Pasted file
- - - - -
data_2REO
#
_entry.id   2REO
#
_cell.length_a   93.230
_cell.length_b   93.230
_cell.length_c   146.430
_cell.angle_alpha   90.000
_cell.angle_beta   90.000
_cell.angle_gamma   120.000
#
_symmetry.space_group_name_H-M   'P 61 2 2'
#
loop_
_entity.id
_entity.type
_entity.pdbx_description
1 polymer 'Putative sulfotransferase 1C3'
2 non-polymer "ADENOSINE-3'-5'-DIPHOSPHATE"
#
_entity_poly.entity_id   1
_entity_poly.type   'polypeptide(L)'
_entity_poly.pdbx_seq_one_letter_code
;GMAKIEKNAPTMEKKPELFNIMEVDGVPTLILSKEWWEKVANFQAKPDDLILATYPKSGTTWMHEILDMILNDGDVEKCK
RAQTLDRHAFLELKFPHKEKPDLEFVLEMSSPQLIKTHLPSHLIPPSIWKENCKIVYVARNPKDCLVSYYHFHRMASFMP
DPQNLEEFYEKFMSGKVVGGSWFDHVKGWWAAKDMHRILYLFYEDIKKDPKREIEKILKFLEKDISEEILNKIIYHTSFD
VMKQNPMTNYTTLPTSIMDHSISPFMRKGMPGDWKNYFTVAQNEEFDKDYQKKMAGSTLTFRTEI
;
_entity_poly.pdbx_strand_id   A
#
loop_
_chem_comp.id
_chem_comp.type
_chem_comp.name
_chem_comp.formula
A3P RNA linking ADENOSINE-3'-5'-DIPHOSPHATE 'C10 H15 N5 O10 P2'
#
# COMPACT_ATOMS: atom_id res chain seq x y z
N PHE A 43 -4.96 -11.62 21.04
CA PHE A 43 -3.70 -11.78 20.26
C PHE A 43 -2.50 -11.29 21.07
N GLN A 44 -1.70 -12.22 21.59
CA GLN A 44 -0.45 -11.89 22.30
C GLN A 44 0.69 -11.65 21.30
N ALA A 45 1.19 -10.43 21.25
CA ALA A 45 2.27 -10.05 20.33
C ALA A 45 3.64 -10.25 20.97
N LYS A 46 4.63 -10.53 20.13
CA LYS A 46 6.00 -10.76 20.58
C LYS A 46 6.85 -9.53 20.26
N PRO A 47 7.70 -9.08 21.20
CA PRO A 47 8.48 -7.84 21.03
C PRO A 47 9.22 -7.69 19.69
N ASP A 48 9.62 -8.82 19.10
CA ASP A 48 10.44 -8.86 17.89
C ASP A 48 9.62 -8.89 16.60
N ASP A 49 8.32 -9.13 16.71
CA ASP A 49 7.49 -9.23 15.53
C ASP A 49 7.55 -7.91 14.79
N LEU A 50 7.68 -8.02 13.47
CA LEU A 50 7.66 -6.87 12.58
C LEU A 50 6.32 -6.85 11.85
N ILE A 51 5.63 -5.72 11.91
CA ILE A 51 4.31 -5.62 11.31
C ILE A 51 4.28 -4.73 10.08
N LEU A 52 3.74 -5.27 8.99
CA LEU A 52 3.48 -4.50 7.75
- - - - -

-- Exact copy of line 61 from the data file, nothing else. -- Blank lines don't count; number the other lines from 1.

CA LEU A 50 7.66 -6.87 12.58